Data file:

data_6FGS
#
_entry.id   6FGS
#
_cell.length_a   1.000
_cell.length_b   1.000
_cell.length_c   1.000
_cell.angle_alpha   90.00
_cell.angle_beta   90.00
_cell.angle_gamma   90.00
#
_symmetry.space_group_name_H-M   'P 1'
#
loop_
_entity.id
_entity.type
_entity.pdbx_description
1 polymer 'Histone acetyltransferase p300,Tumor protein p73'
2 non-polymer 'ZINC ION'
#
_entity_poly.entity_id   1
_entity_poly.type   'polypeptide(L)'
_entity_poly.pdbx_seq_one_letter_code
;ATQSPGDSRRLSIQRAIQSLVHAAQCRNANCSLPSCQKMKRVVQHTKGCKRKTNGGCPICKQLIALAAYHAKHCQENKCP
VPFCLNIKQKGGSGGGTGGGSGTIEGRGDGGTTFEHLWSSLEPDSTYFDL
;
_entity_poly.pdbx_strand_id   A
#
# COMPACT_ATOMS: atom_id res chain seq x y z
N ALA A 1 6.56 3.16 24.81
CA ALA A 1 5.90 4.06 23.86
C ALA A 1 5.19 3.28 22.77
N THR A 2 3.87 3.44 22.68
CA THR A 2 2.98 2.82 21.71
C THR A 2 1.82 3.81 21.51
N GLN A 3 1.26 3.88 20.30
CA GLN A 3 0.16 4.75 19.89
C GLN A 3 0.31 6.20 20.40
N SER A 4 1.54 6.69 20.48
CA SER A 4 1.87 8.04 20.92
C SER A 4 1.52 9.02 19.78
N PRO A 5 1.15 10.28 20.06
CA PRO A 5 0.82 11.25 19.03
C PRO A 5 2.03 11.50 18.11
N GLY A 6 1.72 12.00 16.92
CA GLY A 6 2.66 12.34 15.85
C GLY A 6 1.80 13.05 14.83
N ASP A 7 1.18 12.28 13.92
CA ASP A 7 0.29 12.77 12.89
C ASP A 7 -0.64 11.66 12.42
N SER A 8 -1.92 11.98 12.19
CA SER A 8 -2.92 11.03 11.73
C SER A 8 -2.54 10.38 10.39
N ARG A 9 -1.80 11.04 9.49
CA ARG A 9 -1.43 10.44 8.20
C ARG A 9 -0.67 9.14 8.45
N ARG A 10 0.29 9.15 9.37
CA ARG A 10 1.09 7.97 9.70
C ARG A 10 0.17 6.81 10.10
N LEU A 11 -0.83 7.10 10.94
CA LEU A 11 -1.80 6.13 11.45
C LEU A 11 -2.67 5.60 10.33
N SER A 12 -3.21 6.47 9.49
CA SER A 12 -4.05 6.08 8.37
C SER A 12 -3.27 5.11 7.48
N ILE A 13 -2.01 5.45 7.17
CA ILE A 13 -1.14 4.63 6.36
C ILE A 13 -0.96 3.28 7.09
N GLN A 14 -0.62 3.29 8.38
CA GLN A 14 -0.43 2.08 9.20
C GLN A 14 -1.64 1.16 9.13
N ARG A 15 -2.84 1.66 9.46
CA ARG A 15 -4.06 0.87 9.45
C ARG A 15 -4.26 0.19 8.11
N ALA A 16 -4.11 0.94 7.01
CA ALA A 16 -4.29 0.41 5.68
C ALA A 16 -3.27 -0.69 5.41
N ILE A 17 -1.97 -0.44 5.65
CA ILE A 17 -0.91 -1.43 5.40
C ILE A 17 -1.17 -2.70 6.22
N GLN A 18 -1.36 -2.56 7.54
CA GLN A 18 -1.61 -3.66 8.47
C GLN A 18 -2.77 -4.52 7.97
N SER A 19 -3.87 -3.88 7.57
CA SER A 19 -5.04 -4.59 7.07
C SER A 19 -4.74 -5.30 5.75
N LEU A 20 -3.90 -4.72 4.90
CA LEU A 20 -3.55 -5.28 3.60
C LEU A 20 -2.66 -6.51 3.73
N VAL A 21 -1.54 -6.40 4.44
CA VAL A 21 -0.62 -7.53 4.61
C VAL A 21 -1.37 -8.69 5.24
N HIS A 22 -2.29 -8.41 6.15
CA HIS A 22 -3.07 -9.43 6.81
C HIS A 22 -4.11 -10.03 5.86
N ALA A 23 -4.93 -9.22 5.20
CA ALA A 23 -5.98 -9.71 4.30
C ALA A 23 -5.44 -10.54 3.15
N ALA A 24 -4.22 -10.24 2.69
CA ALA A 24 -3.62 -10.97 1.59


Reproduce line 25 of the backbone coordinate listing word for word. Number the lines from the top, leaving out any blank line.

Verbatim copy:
VPFCLNIKQKGGSGGGTGGGSGTIEGRGDGGTTFEHLWSSLEPDSTYFDL